How to insert a © (copyright symbol) using Microsoft Word 2016 (or any other version)?
On Windows: Press Ctrl + Alt + C to insert © (copyright symbol).
Tested with MS Word 2016.
As commented by @Richard:
Another way is to hold down Alt and type numpad digits 0169, then release Alt button. This work anywhere not only in MS Word.
On Windows 10, regardless of what application is running, you can bring up an "emoji keyboard" which also contains many useful symbols:
Hold down the Windows/flag key, and press the . or ; key.
The window that pops up is split into three main sections along the top:
- Graphical emojis (marked
- Text-based emoticons/smileys/kaomoji (marked
- Punctuation and symbols (marked
Each of those three sections has sub-sections selected along the bottom.
To get to "©":
- Select the section labelled
Ω("Symbols" if you hover over it) at the top
- Select the sub-section labelled
<("General punctuation" if you hover over it) at the bottom
Once you use it (or any other symbol) once, it will appear on the sub-section marked with a clock, which is your recently used items.
Posting this in addition to the other great answers, since it works for any symbol:
On the ribbon, "Insert" > "Symbol" > "Copyright Sign" (see "Special Characters" tab for Shortcut keys)
Just to add another method in Windows not mentioned in other answers, you can use the Character Map app:
Start > Windows Accessories > Character Map
or from the Run prompt:
WinKey + R > charmap
It contains all the characters for all the installed fonts in a GUI app that you can select, copy to the clipboard and paste anywhere in Windows that accepts text. It also displays the ASCII keystroke code if available for a particular character (Alt+0169 for © as mentioned in @ComradeChe 's answer).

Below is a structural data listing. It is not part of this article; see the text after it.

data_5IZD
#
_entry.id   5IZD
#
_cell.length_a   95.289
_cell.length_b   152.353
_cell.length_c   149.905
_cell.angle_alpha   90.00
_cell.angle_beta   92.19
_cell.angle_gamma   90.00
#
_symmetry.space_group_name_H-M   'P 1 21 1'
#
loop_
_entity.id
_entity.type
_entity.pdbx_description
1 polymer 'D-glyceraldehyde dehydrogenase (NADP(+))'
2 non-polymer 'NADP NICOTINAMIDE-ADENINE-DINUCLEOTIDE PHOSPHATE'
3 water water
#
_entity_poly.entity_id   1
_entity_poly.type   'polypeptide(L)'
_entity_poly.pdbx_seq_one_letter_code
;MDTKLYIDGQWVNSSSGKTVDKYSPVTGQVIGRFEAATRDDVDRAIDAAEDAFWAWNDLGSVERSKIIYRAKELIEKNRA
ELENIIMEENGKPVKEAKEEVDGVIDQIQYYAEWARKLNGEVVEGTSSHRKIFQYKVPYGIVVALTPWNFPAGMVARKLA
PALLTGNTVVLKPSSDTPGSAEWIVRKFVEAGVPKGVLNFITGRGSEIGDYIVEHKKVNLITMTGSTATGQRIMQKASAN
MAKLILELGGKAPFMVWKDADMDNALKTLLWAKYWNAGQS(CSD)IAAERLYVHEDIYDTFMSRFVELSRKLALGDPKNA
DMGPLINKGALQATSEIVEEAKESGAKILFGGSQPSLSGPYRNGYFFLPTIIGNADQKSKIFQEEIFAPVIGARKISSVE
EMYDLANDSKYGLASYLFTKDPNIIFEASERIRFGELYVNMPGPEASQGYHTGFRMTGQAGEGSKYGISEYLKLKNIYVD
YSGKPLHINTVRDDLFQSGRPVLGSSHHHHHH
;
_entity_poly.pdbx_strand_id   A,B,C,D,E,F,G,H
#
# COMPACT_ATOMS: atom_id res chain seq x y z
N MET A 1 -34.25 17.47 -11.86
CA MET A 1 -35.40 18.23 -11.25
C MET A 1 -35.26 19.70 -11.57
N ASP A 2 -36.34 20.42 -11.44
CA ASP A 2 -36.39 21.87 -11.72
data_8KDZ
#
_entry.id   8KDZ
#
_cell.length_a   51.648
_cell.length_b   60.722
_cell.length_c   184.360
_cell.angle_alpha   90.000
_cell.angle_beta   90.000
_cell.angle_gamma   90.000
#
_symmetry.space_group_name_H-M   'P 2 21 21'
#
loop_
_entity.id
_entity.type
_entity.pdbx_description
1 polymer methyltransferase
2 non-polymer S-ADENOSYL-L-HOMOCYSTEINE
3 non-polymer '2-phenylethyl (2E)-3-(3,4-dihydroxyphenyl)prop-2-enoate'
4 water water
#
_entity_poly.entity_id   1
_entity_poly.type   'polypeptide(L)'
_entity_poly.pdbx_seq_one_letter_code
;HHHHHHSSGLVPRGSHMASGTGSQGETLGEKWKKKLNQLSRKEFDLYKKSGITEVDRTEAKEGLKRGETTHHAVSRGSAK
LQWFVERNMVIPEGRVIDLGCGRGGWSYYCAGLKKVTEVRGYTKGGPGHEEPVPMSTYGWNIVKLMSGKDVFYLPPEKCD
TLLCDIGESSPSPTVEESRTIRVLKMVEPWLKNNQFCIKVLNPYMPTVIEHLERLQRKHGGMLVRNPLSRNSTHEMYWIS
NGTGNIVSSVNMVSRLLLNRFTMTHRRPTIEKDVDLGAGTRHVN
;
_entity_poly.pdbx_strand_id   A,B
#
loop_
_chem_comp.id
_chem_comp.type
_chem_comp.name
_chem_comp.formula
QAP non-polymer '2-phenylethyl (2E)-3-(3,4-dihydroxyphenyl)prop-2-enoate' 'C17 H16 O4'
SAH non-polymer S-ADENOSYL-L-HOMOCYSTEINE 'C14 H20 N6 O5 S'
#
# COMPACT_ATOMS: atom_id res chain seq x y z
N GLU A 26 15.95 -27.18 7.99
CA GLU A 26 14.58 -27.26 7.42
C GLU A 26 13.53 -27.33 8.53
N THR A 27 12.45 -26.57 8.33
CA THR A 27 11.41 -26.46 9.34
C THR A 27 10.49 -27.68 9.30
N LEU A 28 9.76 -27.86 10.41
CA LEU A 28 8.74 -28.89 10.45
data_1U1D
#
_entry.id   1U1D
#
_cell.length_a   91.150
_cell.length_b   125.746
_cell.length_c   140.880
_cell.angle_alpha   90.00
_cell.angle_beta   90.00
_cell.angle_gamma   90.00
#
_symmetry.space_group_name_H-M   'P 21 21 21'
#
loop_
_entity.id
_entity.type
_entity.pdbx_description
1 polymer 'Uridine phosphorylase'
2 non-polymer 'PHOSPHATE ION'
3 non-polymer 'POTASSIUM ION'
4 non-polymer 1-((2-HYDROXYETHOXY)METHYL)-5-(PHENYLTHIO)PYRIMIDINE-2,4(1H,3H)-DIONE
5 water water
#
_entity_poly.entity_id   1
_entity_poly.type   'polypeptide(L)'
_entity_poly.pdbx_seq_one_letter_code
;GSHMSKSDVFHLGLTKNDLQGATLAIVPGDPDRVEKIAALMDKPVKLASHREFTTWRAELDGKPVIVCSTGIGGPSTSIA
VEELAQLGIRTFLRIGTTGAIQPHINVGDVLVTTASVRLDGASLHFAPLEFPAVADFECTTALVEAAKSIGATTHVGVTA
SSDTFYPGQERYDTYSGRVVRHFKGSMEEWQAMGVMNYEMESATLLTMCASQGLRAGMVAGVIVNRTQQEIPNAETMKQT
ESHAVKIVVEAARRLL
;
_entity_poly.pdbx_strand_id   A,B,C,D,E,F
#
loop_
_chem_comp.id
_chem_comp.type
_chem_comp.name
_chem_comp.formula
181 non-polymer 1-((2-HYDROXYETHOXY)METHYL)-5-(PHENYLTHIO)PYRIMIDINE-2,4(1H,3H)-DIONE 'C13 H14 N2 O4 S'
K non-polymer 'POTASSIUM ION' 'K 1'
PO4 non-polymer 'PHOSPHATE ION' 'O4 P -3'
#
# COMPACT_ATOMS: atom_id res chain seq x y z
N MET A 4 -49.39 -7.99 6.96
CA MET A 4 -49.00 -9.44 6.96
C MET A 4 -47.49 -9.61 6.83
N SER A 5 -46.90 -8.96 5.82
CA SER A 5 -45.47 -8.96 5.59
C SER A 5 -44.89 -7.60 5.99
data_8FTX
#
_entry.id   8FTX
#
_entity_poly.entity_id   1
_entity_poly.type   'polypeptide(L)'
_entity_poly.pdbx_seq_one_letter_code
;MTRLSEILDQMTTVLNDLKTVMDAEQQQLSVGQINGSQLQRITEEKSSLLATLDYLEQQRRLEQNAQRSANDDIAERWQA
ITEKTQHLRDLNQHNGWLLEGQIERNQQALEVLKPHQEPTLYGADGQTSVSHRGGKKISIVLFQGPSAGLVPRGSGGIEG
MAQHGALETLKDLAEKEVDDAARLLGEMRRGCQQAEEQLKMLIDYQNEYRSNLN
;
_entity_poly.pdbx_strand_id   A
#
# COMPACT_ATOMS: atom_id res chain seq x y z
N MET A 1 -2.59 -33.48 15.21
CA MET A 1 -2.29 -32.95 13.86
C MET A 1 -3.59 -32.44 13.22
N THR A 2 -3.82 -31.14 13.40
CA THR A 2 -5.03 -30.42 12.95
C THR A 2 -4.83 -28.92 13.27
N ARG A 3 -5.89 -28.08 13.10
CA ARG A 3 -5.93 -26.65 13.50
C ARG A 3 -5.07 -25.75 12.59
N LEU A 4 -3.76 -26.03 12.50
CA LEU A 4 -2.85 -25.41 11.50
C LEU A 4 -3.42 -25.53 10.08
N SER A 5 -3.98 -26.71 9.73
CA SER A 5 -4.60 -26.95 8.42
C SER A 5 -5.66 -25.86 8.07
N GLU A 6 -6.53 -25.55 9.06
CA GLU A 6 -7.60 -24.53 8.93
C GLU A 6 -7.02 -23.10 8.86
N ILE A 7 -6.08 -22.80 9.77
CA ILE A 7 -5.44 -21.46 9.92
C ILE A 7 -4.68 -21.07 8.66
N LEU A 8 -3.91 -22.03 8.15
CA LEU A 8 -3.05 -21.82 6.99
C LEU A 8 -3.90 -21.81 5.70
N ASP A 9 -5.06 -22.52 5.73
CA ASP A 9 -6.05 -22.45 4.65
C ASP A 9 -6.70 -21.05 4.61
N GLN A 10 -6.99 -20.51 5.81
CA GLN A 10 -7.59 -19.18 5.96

More information from Microsoft Support.
Not specific to Word, but another option that applies to all applications is character composition. For instance you might use the sequence (compose)CO for ©, (compose)e' for é, (compose)!? for ‽, and so on, where AtlGr is usually used as the compose key on a standard English keyboard layout.
The advantage of this approach is being able to easily define your own sequences for special characters, and it working consistently in almost every application rather than relying on each app to have consistent auto-correct rules.
There are a few tools that enable this in Windows, the one I use is https://github.com/samhocevar/wincompose.
Another method is simply to press and hold Alt whilst typing Num1Num8Num4. This works in all programs in Windows – including Notepad and your browser’s address bar – and has been a standard key combination since at least Windows 95, if my memory serves me well. To get the ® symbol, do the same, but with Num1Num6Num9. To get the ™ symbol, do the same, but with Num0Num1Num5Num3. (Leading zero required; this is not from the basic ASCII tables. Note that this is the same number as the symbol’s Unicode codepoint in decimal.)
In general, any symbol on the printable characters ASCII list and the extended ASCII list can be entered using the two–three digit code. For the ASCII code points <32, you will get another set of symbols:
I see your question has been well answered, but here are two more ideas that work not IN but WITH Word, and are expansible to accommodate any symbol/ character.
The Neanderthal solution (which I use all the time): Keep all the strange characters you like in a text file I call SymPal.txt (symbol palette), and place a shortcut on your desktop. Mine starts with –éà£ïçü, progresses through ©(ɔ)®≈ (there isn't yet a copyleft symbol, so that one's more of a reminder), and then through Greek, pinyin tones, and the IPA. You get the idea. Over many years, mine has accumulated over 1k characters and needs tidying, but it's too simple ever not to work. No mouse clicks required, and what you put at the top or lower down is entirely up to you.
The 'ultimate solution' (started using, but needs more time to fiddle with): Use a keyboard layout editor (such as MSKLC.exe). You can place your favourite rarities on the Alt layer, Alt-Shift, and so forth, save your custom layout, access/ turn it off through Windows' language-switching shortcuts, and use the file on different computers.
Both solutions apply to all and any programs, just in case you don't want to open Word every time you want to type ©.